JHU National organiser Nishantha Sri Warnasinghe in a candid interview with Dailymirror, spoke about the anti-corruption drive led by his party and of their opinions of the progress made concerning the investigations so far, the progress of the 100-day programme and of the plans of the JHU at the upcoming general elections. Following are the excerpts:
Q: Are you satisfied with the action taken so far against those who have been accused of corruption during the previous regime?
Fighting corruption was one of the main slogans and promises made to the people during the election campaign of President Sirisena. Probing into the mass scale bribing, corruption, frauds and plundering carried out by those of the previous regime was part of the mandate given to the incumbent President by the people. After the election, the people themselves were very enthusiastic about investigating into the misappropriations that they themselves investigated into the allegations, raided certain locations and were on the alert. Our anti-corruption movement was created to provide a platform for these people.
Since its establishment, during the first week alone we received over 1200 files and 300 e-mails. These were screened by a group of lawyers and compiled into 200 files. Out of that entire lot, we have handed over 17 files to the Bribery and Corruption Commission. But we realised that its bureaucracy was lethargic and was not being effective enough in probing into the allegations we made. That is why we staged a protest demanding their removal and accordingly, a new Director General was appointed. As of now 1600 files are at the Commission pending investigations. Why weren’t these files investigated into? It means the Commission officials were either lazy or it was due to political pressure.
These institutions should have held bi-weekly meetings and released an update concerning the complaints they have received, the progress of the investigation etc but no such activity was carried out. So today questions have been raised concerning its efficiency, whether it is vested with adequate powers to probe into the allegations and whether the necessary training is given to its staff. Its efficiency so far has only revealed that although appointed, its powers are inadequate to execute its mandate.
Q: What are your comments regarding certain politicians/officials with bribery allegations being part of this government?
I admit it is a serious issue. Particularly such state sector officials have integrated themselves into the new government starting with the President’s Secretariat itself. The public eye is fixed on such politicians but this layer of the corrupt bureaucracy always manage to go scott-free. This is a dangerous situation because the politicians are at least forced to maintain a certain sense of accountability - at least in a superficial sense - since they are scrutinized by the public every five/six years during elections. But the officials do not have such an obligation. So although the governing structure changes, these officials remain and continue the corruption.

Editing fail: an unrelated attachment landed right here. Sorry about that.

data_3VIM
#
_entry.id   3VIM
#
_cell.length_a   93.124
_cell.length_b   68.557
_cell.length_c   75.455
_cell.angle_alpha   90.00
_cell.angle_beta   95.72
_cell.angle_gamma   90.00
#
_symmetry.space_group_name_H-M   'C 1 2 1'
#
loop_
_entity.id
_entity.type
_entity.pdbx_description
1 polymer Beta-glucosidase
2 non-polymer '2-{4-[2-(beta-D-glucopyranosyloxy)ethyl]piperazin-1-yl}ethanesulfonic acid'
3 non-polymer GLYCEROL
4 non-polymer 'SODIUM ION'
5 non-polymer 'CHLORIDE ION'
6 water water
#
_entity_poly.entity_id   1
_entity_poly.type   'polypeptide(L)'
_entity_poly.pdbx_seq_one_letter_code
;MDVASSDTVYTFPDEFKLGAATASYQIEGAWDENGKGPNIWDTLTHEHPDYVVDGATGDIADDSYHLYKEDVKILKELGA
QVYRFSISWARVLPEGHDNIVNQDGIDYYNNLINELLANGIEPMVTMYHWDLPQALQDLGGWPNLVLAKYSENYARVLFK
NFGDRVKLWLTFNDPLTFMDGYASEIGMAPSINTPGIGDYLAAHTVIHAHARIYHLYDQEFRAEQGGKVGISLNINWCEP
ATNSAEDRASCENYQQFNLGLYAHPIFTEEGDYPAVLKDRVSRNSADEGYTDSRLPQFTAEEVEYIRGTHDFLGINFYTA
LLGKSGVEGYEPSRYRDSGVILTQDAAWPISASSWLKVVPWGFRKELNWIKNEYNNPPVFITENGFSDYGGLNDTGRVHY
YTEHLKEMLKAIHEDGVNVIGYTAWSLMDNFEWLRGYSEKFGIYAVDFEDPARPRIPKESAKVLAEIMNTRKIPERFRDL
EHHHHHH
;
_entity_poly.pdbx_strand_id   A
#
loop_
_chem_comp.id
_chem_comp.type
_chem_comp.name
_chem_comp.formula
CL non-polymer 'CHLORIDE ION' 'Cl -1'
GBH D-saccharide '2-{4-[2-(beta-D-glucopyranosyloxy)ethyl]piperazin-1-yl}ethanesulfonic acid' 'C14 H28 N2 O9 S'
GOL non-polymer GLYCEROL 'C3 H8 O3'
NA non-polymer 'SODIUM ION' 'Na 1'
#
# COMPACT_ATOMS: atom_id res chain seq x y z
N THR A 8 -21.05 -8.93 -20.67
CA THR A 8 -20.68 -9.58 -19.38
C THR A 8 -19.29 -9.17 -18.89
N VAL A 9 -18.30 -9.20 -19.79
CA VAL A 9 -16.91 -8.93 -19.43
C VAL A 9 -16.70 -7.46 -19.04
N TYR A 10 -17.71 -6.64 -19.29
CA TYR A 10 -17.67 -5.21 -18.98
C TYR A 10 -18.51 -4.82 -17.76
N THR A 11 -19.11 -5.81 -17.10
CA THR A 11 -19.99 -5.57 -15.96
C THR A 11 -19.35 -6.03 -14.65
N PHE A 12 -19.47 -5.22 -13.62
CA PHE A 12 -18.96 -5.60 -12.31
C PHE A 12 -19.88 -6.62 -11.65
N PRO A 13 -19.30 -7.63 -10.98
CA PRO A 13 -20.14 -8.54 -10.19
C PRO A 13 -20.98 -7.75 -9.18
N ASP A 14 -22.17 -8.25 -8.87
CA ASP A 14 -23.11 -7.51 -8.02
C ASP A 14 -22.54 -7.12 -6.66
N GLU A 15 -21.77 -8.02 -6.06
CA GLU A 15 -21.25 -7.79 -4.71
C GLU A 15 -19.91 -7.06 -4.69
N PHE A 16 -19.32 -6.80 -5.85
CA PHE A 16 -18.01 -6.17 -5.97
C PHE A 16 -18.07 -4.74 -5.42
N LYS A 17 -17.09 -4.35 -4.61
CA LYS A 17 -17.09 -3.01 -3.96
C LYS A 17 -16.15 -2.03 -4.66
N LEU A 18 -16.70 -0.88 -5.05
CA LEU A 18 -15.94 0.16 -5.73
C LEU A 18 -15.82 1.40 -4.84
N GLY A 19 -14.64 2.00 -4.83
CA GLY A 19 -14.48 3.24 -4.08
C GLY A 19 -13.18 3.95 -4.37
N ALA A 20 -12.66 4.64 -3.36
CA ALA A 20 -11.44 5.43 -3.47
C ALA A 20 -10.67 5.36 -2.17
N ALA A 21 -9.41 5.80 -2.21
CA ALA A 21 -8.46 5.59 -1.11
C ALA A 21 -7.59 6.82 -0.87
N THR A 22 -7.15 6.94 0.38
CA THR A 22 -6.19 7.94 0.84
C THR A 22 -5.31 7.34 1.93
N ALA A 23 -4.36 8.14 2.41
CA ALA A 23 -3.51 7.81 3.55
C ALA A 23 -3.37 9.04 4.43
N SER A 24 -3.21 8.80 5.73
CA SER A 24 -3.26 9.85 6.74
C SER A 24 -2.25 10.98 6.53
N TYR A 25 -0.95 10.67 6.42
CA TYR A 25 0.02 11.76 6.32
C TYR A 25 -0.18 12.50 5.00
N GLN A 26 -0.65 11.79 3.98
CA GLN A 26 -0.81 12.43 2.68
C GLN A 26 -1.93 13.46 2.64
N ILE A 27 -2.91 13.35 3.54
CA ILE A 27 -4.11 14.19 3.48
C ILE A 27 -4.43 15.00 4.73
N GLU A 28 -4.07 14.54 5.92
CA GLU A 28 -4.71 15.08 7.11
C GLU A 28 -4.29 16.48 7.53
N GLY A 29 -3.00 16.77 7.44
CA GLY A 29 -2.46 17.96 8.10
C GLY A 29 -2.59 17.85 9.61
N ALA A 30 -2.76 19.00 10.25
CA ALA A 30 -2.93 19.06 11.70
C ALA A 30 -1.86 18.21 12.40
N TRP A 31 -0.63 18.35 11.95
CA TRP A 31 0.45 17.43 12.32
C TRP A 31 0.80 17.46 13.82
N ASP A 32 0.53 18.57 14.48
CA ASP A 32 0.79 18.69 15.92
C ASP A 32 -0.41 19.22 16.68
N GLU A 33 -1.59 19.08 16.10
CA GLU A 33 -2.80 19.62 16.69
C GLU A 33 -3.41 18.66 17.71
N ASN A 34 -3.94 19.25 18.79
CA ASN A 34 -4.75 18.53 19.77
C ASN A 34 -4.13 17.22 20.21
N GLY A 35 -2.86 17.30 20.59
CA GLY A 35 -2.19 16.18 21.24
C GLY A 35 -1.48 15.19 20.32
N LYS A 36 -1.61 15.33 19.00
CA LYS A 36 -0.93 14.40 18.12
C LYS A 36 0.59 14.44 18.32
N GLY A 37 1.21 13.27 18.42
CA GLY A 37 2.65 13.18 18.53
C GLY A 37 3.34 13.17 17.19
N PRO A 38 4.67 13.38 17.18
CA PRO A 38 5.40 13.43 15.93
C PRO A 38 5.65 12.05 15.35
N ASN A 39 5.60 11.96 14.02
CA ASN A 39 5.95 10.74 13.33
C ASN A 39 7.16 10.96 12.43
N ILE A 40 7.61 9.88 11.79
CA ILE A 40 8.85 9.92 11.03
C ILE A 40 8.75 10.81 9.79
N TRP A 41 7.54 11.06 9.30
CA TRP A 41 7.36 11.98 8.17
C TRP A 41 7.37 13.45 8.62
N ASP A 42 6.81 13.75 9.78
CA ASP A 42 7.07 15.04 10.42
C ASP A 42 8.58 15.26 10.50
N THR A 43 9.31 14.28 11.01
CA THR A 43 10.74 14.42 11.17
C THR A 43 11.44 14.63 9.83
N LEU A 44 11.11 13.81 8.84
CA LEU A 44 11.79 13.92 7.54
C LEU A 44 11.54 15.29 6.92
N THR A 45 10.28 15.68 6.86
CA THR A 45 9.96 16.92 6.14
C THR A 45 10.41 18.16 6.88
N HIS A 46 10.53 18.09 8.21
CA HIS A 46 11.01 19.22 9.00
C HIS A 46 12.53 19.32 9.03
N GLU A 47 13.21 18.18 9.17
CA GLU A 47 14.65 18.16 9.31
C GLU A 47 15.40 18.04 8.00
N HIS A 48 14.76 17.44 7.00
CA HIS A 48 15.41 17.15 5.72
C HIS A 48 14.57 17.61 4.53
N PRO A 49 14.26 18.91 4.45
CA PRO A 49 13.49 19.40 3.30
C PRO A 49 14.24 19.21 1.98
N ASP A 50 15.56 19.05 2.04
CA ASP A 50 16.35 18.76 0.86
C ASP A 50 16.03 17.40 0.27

Politicians alone cannot commit corrupt acts - these crimes are always committed with the assistance of public officials. This mafia should be investigated. We have already received complaints about such officials and within the next few weeks, we will expose a list of their names and ensure they are blacklisted. So far only a few names are revealed but the state sector is steeped in this corrupt culture. So if Sri Lanka is to be a corrupt free country, these officials too should be brought to book.
Q: What should be done to ensure the politicisation and corruption of the state sector does not recur?
Most issues in the state sector are results of the interventions of the Executive. Therefore, we believe arbitrary powers should be curtailed and the system should be democratised. The second most important factor is the electoral reforms. It is only through such a step that corrupt individuals and racketeers can be prevented from being elected into Parliament.
It is also important to ensure judicial independence and establish the independent commissions for the Police Department and the Elections Commission. Bribery and Corruption Commissions should be given more teeth. Public sector should be depoliticised and it is only through that series of steps of reinstating the checks and balances of a democracy that we can ensure this rampant corruption is ousted.
It is also important to ensure the right to information for all the citizens. The wealth and assets of public figures should be revealed - how they amassed the wealth, their economic status before entering politics and the wealth now. It is equally important to set a restriction on the amount of finances that can be spent by a candidate during an election. On the other hand, the media too level certain accusations against politicians. In such cases the journalist should be able to reveal the sources of the information and they have a responsibility to be accountable to their readers. The genuinity of their claims should be proved.
It is also important to establish the Auditing Act, the Procurements Commission and a Planning Commission to ensure the development projects are streamlined. During the previous regime, it was the Rajapaksa henchmen and cronies who decided what development projects the country required. These institutions are necessary to ensure such a situation does not recur.
QYou speak against the arbitrary powers entitled to an Executive president but wasn’t it an execution of that power that saw during the removal of the former Chief Justice Mohan Peiris this year?